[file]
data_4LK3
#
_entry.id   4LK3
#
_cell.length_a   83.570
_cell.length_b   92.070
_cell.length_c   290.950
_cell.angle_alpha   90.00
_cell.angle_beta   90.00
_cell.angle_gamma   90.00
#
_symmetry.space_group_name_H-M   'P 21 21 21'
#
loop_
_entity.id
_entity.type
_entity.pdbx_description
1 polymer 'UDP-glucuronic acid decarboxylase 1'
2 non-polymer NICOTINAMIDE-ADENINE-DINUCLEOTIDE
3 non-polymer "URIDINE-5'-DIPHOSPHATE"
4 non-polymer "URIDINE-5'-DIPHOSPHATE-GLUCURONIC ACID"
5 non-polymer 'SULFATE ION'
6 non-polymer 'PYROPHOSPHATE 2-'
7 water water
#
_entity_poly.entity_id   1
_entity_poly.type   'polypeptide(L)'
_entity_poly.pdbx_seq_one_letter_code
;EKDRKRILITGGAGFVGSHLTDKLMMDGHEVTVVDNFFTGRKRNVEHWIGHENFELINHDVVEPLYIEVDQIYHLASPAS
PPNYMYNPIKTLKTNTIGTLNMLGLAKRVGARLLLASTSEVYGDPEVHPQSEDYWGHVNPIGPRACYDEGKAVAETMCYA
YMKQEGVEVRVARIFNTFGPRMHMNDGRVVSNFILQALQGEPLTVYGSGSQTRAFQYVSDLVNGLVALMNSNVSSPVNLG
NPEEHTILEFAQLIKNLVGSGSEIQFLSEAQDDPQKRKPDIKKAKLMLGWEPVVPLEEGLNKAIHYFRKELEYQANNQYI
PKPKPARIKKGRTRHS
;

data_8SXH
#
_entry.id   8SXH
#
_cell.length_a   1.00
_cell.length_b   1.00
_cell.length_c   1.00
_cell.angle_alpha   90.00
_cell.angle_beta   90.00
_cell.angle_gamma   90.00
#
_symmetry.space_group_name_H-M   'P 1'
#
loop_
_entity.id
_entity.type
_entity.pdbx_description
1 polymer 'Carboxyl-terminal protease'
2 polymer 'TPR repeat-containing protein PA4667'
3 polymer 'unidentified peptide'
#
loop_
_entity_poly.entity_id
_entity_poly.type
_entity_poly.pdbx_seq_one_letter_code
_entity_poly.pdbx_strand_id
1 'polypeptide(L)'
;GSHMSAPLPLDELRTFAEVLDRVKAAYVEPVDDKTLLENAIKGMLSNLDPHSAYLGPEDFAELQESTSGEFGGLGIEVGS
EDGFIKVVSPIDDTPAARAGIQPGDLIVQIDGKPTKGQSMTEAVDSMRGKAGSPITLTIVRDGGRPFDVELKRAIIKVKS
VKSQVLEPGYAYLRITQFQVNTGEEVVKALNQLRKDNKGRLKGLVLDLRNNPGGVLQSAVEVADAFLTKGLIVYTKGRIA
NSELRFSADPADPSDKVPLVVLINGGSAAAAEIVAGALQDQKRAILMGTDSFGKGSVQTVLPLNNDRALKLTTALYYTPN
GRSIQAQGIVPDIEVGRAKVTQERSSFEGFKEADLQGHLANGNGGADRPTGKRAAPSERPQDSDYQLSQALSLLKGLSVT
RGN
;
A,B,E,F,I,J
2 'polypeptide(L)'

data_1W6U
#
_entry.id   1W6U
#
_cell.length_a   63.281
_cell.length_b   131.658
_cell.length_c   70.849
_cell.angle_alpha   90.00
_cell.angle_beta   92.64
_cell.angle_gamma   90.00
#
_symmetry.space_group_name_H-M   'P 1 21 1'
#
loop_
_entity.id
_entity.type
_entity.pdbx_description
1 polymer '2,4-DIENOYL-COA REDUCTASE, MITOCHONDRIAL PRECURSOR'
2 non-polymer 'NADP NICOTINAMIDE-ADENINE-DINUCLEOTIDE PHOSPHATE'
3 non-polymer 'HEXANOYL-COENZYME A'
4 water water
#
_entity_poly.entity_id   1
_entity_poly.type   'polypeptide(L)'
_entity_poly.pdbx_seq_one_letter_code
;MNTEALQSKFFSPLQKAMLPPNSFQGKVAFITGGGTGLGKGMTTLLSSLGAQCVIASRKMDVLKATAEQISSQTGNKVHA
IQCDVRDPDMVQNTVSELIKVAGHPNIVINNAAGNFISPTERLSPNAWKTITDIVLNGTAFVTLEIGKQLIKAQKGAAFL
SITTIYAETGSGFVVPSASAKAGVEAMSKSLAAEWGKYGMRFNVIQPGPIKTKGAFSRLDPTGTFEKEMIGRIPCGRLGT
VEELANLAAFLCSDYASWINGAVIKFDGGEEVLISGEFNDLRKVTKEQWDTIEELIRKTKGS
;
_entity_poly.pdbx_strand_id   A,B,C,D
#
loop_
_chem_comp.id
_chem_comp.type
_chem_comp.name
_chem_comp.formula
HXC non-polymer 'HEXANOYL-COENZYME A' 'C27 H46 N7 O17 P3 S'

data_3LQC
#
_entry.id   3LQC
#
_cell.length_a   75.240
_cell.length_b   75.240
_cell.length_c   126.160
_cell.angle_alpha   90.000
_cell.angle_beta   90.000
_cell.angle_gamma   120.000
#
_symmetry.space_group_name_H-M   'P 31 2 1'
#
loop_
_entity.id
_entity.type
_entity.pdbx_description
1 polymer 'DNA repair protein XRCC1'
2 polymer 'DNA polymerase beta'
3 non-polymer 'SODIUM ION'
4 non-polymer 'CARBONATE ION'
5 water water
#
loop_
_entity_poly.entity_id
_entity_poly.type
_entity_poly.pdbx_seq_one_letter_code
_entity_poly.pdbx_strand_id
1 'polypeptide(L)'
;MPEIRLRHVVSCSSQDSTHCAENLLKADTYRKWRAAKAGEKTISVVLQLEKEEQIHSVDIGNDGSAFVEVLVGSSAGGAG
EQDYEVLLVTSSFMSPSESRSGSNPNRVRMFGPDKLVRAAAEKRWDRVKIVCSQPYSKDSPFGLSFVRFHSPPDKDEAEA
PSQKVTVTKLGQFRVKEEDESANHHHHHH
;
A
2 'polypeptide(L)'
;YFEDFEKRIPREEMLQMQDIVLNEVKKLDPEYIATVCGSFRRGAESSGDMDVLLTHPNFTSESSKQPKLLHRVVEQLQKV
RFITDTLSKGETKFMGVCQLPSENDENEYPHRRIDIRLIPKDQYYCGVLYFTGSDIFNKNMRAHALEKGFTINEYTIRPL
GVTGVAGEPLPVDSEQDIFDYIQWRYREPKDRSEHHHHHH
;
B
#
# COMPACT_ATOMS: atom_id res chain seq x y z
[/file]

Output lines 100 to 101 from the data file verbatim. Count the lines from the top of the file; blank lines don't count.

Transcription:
;
_entity_poly.pdbx_strand_id   A,B,C,D